Cortisol Levels in Infants Born by C-section - Electric Unipolar Needle Versus Electric Bipolar Needle
Recruitment status was Active, not recruiting
The purpose of this study is to determine whether there is a difference between cortisol levels in fetal blood of babies who were born while using a unipolar needle opposite to using a bipolar needle, and compared to the control group (infants who were born in a vaginal birth).
|Study Design:||Observational Model: Cohort
Time Perspective: Prospective
|Official Title:||Cortisol Levels in Infants Born by C-section - A Comparison of Using an Electric Unipolar Needle and Electric Bipolar Needle|
Bouth umbilical Blood samples and saliva samples will be kept in a -20C freezer utill assayed.
|Study Start Date:||May 2010|
|Estimated Study Completion Date:||May 2011|
|Estimated Primary Completion Date:||May 2011 (Final data collection date for primary outcome measure)|
|Unipolar electric needle|
|Bipolar electric needle|
Infants who were born in a vaginal birth
Today, on Caesarean section, there's a widely usage of electric unipolar needle for cutting tissue and / or bipolar needle to burn blood vessels. These Needles use an electric current flow for cutting the tissue. When using unipolar needle there's a transfer of the electric current through the mother's body and through the amniotic fluid , while when using bipolar needle the current goes back through the needle directly the generator so that the flow does not transfer to the amniotic fluid and fetus.
Despite the growing usage of electric needles, there is no literature information about the extent of electrical current that is transferred to the fetus during cutting, hence, no information about stress level felt by the baby as a result of electrical current exposure.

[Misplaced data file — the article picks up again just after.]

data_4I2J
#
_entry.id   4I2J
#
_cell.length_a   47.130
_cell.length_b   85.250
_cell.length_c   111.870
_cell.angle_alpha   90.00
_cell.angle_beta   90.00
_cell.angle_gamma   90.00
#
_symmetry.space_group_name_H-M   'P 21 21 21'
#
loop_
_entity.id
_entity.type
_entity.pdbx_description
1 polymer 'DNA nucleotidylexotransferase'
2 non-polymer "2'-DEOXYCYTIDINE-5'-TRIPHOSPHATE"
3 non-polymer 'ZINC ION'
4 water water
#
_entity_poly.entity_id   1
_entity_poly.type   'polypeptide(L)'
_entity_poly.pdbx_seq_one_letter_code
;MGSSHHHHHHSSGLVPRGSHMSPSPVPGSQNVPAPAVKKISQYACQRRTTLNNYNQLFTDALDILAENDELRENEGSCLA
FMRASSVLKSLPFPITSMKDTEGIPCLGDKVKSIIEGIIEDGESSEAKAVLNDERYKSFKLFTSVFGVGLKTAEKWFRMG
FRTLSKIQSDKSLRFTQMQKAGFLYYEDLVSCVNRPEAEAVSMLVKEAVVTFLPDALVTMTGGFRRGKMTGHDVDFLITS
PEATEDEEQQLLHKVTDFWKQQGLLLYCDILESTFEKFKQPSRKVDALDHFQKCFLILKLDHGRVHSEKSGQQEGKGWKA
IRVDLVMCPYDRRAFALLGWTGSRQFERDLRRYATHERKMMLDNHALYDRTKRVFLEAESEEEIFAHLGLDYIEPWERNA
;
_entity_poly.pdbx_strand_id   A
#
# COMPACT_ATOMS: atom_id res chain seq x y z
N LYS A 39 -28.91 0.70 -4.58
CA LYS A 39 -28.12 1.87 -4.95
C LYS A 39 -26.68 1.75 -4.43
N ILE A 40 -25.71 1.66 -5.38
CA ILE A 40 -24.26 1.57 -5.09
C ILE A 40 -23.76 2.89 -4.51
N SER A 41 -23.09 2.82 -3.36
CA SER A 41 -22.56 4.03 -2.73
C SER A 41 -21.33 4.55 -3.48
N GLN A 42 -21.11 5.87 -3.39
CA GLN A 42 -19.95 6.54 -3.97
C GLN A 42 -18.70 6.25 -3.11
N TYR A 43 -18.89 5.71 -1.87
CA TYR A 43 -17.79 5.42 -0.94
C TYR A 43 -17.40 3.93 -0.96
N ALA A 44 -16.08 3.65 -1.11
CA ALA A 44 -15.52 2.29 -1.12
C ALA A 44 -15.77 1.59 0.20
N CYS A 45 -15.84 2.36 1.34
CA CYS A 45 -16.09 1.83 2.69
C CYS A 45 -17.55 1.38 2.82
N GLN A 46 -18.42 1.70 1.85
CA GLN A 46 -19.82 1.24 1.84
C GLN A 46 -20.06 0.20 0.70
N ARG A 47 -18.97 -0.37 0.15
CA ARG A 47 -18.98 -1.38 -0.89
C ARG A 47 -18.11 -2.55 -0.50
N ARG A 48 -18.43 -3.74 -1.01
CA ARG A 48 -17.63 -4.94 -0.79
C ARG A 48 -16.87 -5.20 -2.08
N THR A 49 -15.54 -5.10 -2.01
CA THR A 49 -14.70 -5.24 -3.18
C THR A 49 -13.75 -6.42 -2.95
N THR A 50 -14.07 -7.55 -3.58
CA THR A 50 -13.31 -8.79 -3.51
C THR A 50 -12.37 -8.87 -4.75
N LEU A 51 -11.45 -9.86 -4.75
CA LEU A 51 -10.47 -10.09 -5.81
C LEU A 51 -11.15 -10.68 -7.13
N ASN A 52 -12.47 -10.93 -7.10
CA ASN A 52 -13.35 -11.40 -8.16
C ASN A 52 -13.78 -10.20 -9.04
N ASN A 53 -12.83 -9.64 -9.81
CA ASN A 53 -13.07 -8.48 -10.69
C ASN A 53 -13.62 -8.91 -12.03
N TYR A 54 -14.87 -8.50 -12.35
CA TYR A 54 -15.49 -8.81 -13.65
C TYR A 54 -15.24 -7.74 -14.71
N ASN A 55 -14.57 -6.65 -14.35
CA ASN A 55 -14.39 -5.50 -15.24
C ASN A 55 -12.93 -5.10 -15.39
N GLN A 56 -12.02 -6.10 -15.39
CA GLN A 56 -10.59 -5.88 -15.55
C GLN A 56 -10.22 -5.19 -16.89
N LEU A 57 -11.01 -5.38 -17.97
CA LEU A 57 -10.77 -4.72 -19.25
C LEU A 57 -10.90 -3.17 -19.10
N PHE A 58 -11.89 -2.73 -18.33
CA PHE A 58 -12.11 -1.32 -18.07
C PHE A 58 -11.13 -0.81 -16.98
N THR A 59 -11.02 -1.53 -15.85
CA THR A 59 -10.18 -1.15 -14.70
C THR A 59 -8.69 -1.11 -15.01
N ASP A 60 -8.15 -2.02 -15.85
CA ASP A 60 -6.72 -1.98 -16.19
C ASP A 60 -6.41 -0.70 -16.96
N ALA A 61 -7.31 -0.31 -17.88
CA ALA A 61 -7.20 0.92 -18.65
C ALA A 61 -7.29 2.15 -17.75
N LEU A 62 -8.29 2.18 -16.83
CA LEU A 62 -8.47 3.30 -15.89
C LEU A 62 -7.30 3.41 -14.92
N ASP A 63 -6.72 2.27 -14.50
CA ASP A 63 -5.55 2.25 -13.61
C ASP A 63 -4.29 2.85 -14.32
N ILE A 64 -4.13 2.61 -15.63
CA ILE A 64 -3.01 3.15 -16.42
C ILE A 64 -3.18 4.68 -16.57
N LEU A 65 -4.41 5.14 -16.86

The purpose of this experiment is testing the possibility that there is a difference between cortisol levels in fetal blood of babies who were born while using a unipolar needle opposite to using a bipolar needle, and compared to the control group (infants who were born in a vaginal birth).
Also, we want to check whether there is correlation between maternal cortisol levels and newborn cortisol levels (whether motherly cortisol levels affects newborn cortisol levels).
To assess cortisol at birth, blood will be taken from the umbilical vein following clamping of the cord after birth. Saliva-based cortisol will be collected from mothers.
Other measures which will be taken are: week of birth, newborns weight, Apgar score 5 minutes after birth, mother's age and the indication for cesarean section.
Then we will compare the two experimental groups, as well as compare the two groups, to the control group, and see whether there is a statistically significant difference between the groups.
|Hadassah Medical Organization|
|Jerusalem, Israel, 91120|
|Principal Investigator:||David Mankuta, MD||Hadassah University Medical Organization|